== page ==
HAP Posted June 12, 2014 Report Share Posted June 12, 2014 Anne asked me to post this here from Walking with Jane so others could see it without difficulty. I hope you will all find it useful. --Harry Living with death I've been alive 22,709 days. I've been married to Jane for 9,047 of them. But she's been dead for the last 1,278. Where once I thought about our future life together, now I have trouble getting beyond her death. I do it because it needs doing, even when it makes me cry. In less than three months I face what would have been our 25th wedding anniversary. We had plans for that day. Now it is shrouded in pain and death. I thought about having the party we talked about at one point, turning it into a fundraiser to pay for more research into the carcinoid/NETs that killed her. But it seems a crass way to spend the day that should have been so joyous--and been ours. Does Death permit messages? I want to tell people I am better now than I was on that cold December night 42 months ago today when I kissed her one last time and closed the eyes she could no longer close. But I can't because it would not be true. I have some days that are better than others, but they all begin and end the same way: The other half of the bed is empty, not because she has gotten up to take a shower or use the bathroom, not because she has stayed up to work on her cross-stitch, but because her body now resides in a grave beneath a head stone in a cemetery at the top of a hill--and her soul... ...I have trouble getting beyond her death. I like to think she sends me messages sometimes--though they are increasingly rare. This week I left the drapes open in the living room one night. In the morning I came out from the bedroom to find the sunlight bouncing off and through a glass table filled with our houseplants. It painted a rainbow on the floor with one strand. The second struck a photo college that hangs on the opposite wall on precisely the picture we used to create the Walking with Jane logo. A fine and private person People who didn't know the Jane I knew tell me she is proud of all I have done to kill this disease--and happy about it. But Jane was a very private person. She did not like being out in front and leading. She hated the thought of being a public figure. She did those things when she had to--and she was good at it. But she hated it. I want to tell people I am better now... She might see and understand the necessity of what I have done with her pictures and the story of her life and death--but I have never thought for an instant that she liked it. Then my physics teacher wife splashed some photons on the floor and on the wall--and suddenly I am not so sure. Death and paralysis for the living These last few months have been particularly hard for me. Over the last week, there is not one day I have not found myself weeping. I sing songs in the house every morning as a vocal exercise. There are lines that suddenly leap out at me and the tears well up and fall. But I keep singing, my voice broken by the suddenly empty sobs. ...my physics teacher wife splashed some photons on the floor and on the wall... There are times I think I should make a CD that begins with "Where have all the flowers gone?" travels through "Sugar Mountain" and "Amazing Grace" and ends with the "Hallelujah Chorus" and "Ode to Joy." I'd call it "Songs for the Dead" or "Songs of the Dead for the Living." Then there is the book I'd like to write--a memoir of these years called The Widower's Tale. I work on it in bits and starts. Some of these essays will form its backbone. The distilled emotions of death But I can't bring myself to face either task yet. Three-and-a-half years after Jane's death it is still too fresh. I still wake up too many nights in inconsolable grief. I still have too many lost weekends where I sit in a chair and stare off into space remembering and trying to run away from those memories; drunk, not on alcohol but from the pure distilled emotions of that final year. These last few months have been particularly hard for me. A friend recently diagnosed with this foul disease asked me not long ago if I couldn't take six months or a year off from this daily confrontation with pain to focus solely on my own grief and healing. Part of me would like nothing more. But the doing of that has a price I can't pay: the knowledge that others have come to the same place I reside when I could have done something to try to prevent that. Death is hard, especially on the living So I keep walking, I keep talking, I keep writing, I keep studying, I keep working with patients and doctors and researchers, I keep throwing myself into close proximity with this disease that I hate. I don't do it to make Jane happy with me or proud of me. I don't do it because it will ever ease my grief. I do not do it because it is easy. I do it because it is hard--and I do it because it needs doing, even when it makes me cry. ( A brief post script: I finished this piece at just about the moment of her death. Getting some odds and ends right took a bit longer.) Today is the 42 month anniversary of Jane's death. It still hurts more than I can say. Link to comment Share on other sites More sharing options...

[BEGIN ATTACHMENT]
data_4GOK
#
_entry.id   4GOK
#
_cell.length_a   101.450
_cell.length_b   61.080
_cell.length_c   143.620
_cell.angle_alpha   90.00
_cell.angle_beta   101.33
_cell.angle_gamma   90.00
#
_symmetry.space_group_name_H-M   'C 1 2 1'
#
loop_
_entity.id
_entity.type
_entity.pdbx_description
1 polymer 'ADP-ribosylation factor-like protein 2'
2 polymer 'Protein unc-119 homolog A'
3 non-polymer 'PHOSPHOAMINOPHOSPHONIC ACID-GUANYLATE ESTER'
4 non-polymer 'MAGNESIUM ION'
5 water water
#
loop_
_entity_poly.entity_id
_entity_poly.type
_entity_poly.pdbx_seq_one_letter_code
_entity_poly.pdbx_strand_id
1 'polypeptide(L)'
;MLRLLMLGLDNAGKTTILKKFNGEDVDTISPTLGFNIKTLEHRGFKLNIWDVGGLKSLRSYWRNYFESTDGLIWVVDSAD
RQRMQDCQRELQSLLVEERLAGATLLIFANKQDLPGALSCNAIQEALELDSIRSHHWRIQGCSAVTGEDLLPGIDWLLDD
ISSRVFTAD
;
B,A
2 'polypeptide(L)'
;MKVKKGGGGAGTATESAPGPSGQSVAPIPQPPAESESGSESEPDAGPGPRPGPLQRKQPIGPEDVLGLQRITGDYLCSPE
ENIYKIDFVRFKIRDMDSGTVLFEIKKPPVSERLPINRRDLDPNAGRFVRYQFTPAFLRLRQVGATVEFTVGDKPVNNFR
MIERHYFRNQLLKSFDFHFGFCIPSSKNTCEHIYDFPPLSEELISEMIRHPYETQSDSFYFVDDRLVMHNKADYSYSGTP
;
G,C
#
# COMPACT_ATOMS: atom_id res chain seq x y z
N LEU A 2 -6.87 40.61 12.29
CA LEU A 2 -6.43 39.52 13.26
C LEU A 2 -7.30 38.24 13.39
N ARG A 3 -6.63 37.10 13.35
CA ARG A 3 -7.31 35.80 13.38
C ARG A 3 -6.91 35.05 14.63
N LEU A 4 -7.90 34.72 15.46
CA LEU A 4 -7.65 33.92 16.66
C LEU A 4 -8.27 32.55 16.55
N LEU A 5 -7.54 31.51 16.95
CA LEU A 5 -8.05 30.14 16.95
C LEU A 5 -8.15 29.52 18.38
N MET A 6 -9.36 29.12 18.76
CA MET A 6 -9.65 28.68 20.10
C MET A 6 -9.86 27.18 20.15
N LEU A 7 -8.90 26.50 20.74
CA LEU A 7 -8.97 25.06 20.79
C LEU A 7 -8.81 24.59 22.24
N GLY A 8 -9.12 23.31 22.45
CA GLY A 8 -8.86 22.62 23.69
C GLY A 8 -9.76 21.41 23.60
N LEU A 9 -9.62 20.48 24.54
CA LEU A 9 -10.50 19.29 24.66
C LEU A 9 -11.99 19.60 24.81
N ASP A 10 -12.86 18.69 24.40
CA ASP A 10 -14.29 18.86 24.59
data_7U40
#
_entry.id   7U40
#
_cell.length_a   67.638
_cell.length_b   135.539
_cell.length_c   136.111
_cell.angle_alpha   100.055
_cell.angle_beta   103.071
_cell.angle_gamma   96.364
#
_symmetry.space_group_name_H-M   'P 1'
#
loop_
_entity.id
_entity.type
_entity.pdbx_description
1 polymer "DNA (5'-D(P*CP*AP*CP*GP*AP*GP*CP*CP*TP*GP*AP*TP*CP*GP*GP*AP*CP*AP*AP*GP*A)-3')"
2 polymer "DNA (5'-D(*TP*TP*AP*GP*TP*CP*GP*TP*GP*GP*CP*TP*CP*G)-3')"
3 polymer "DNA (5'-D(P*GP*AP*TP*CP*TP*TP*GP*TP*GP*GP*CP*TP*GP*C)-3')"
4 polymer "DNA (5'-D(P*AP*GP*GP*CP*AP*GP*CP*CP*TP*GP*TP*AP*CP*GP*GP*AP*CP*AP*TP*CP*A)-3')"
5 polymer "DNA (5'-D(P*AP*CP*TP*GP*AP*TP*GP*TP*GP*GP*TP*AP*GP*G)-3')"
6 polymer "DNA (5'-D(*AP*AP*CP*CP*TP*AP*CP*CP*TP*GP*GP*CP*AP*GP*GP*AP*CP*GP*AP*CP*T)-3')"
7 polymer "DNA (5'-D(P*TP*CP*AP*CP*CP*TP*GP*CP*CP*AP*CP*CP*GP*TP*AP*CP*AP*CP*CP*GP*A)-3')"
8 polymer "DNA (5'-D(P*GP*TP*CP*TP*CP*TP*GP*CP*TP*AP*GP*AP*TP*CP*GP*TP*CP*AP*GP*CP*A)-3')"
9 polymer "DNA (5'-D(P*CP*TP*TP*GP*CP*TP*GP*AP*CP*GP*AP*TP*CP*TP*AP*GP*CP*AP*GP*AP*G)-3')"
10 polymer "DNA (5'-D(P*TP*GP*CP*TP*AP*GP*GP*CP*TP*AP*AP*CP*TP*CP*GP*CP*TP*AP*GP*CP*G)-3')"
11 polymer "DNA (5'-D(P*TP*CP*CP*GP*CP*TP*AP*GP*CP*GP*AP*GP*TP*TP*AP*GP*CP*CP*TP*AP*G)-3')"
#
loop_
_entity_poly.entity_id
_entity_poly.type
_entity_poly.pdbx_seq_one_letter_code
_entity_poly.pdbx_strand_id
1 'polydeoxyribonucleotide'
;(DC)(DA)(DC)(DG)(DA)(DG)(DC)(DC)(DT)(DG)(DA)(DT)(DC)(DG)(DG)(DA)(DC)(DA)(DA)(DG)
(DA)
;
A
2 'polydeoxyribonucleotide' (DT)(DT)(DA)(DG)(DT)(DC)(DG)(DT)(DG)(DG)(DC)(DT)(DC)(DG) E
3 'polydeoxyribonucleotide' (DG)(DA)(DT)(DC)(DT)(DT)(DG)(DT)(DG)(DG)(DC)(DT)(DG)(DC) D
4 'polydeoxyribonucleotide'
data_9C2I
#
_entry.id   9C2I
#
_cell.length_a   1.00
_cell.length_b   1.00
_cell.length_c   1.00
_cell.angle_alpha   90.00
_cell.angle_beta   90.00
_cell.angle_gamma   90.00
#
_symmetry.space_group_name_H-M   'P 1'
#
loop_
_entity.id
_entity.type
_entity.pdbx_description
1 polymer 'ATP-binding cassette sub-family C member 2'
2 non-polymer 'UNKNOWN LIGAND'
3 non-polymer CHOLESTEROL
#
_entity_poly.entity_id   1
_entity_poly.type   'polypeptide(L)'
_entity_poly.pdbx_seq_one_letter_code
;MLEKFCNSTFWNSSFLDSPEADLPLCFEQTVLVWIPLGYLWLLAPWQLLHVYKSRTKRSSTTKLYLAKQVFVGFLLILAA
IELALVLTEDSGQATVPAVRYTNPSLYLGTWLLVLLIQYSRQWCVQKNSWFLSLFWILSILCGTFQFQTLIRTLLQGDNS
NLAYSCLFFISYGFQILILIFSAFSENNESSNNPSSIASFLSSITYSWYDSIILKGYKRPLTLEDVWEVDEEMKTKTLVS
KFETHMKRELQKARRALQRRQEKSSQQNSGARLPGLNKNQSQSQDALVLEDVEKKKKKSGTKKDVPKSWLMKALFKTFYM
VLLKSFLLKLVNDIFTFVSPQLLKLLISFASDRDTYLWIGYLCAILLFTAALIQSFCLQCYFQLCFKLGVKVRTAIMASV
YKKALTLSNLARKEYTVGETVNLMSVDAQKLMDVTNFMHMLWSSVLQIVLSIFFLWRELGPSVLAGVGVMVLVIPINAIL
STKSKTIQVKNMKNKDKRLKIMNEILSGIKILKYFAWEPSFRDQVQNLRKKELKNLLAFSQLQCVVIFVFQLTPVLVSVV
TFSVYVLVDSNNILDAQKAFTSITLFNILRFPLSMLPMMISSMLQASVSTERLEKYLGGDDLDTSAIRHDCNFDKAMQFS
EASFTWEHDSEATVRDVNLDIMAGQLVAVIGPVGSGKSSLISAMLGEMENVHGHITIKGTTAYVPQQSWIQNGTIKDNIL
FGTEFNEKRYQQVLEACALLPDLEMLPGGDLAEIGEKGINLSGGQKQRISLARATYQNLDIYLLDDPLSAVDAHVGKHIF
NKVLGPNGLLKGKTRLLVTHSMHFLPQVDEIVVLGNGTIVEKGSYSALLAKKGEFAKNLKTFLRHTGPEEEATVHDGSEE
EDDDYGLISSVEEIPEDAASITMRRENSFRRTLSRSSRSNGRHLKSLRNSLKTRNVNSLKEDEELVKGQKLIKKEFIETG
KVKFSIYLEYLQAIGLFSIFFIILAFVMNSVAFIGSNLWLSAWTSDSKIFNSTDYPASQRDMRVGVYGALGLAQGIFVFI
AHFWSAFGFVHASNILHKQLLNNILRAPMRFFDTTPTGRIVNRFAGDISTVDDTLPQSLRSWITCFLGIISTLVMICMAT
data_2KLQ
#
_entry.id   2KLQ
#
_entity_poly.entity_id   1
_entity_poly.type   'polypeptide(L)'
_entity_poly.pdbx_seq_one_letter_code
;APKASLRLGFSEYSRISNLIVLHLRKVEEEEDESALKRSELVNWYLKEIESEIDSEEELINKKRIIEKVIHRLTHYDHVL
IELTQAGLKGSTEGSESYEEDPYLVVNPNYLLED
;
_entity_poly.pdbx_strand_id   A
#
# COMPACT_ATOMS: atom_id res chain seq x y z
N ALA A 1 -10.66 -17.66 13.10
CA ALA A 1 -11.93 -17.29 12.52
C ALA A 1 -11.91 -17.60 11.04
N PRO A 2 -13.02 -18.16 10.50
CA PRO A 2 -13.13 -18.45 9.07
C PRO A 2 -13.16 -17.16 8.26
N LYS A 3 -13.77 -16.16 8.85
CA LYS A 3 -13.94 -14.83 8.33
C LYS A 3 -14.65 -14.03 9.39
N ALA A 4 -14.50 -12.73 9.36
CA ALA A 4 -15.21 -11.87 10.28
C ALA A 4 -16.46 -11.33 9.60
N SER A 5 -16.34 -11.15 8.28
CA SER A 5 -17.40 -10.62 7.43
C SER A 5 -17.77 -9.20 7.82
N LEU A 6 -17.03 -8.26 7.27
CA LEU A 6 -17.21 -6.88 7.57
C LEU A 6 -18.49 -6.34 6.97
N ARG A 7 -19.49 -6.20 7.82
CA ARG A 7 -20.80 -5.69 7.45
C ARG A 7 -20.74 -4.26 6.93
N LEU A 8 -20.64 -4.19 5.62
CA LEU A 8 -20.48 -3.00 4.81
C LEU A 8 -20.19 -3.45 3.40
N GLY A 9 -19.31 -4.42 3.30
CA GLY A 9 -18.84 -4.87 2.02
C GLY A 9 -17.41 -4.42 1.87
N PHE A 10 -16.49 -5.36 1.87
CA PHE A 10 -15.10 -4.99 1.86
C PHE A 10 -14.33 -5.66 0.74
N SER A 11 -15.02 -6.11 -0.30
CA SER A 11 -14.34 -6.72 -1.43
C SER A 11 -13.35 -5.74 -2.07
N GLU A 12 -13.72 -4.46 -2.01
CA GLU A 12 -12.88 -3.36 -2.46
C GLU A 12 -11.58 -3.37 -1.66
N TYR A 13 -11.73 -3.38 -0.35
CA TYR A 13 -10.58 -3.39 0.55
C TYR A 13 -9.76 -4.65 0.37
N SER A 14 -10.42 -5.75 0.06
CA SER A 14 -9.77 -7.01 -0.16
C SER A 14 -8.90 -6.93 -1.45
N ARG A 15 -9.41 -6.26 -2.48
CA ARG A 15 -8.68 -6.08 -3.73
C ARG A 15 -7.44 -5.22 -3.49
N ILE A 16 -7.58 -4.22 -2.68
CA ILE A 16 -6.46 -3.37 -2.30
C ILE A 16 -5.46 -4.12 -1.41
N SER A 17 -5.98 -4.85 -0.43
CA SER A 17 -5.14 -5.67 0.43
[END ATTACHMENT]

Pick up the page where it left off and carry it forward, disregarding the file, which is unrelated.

Create an account or sign in to comment
You need to be a member in order to leave a comment
Create an account
Sign up for a new account in our community. It's easy!Register a new account
Already have an account? Sign in here.Sign In Now